Right off the bat, let's get one thing straight "Monkeybone" is not a Tim Burton film.
That fact alone would make it appear that the trailers and TV spots for the movie are being dishonest, since they claim that it comes from the maker of "Tim Burton's The Nightmare Before Christmas." However, despite its title, that film was actually directed by Henry Selick, a Burton protg who also helmed the animated adaptation of "James and the Giant Peach."
Yet for all intents and purposes, this one might as well be one of Burton's or at least one of the string of big-budget duds he's released since his last real hit, the first "Batman" movie in 1989.
After all, it bears all the of latter-period Burton trademarks, including a wildly erratic tone, eye-candy visual stylings and a script so bad that it undermines the entire picture.
But what makes it all the more disappointing is that it comes from Selick, whose first two movies suggested that he was positioned to possibly make better pictures than his mentor.
Instead, this live-action/animation hybrid stoops to cheap sex gags for laughs (few of which are funny), while Selick appears to be copping Burton's "vibe" (especially from his imaginative 1988 cult hit "Beetle Juice"), and rather unsuccessfully at that.
As far as the story is concerned, it's an adaptation of the little-seen comic-book graphic-novel "Dark Town." The film manages to keep most of the situations and characters intact and even invents a few new ones, including the title character, cartoonist Stuart Miley (Brendan Fraser).
Thanks to the wisecracking monkey character, Stuart has become a success, which includes having an animated series on MTV. But the only thing that really brings him happiness is his relationship with pretty dream-researcher Julie McElroy (Bridget Fonda).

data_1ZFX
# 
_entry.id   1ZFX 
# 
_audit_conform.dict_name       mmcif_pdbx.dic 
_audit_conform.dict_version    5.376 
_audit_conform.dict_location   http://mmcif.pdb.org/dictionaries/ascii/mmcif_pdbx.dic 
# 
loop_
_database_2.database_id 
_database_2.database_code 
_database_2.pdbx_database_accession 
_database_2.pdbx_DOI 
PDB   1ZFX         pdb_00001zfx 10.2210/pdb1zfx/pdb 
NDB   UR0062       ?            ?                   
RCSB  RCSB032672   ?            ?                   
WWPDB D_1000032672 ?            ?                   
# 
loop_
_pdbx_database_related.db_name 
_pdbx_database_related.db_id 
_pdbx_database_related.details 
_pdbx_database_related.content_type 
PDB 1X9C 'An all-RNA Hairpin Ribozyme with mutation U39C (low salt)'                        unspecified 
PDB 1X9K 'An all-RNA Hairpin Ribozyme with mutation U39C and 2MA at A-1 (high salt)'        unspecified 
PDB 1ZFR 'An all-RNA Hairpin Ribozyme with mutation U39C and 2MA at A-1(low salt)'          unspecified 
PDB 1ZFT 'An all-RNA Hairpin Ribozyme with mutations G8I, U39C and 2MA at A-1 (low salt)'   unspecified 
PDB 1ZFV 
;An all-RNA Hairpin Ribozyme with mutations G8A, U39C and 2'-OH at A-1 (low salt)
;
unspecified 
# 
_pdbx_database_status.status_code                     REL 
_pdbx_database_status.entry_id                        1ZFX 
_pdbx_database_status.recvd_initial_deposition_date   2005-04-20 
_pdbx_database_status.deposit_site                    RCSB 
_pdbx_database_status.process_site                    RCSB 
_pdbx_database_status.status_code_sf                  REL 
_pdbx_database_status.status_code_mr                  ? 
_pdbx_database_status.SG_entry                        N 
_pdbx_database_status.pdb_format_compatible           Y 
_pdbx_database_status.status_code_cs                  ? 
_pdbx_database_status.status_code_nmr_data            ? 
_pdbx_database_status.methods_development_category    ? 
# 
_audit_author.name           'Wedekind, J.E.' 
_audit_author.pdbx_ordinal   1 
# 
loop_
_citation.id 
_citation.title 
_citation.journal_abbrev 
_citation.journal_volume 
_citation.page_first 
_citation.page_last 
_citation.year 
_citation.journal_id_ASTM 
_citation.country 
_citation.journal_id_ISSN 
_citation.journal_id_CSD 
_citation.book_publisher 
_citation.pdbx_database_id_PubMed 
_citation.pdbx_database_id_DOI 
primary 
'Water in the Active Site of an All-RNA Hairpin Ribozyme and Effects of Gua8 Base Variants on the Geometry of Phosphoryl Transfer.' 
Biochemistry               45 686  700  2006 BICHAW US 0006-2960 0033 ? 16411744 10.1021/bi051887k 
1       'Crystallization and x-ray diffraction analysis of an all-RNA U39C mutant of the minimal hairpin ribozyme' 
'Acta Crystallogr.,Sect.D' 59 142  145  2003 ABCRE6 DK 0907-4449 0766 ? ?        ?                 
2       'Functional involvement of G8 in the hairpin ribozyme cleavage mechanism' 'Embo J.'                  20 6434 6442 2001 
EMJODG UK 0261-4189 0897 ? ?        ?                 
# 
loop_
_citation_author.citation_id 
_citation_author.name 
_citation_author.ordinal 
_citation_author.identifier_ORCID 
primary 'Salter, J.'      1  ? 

In fact, he's ready to propose to
her. Then, a freak accident leaves him comatose in a hospital, and he finds himself in Downtown, a limbo of sorts between heaven and hell, where his nightmarish dreams are feeding the residents including his tiny simian alter-ego (voiced by John Turturro).
His only hope for returning to Julie is to steal an "exit pass" from Death (Whoopi Goldberg) and return to the land of the living. However, he's double-crossed by Monkeybone, who inhabits his body and takes over his life.
So now he finds himself imprisoned, helpless and seemingly without hope, until he finds a sympathetic Downtown resident (Rose McGowan) willing to aid him in one last escape attempt.
To illustrate how awful Sam Hamm's script is, the role of the title character was supposed to be voiced by Paul Reubens, who then exited after reading it. And in his place is Turturro, whose voice is enhanced and sped up, to the degree that it's almost unrecognizable not that he'd want to be associated with one of his worst-ever performances.
Turturro's not the only one at fault here, though. Fraser can't decide whether to play it straight or go over the top, Fonda is just bland and Goldberg can't keep a straight face (why she's laughing at this material is anyone's guess).
"Monkeybone" is rated PG-13 for crude sexual humor, flatulence gags and other vulgar jokes, violence (mostly comic, though some is disturbing), scattered profanity, sexual fumblings, nudity (male rear and some veiled female nudity) and gore (including hospital gore and some graphic cartoons). Running time: 91 minutes.
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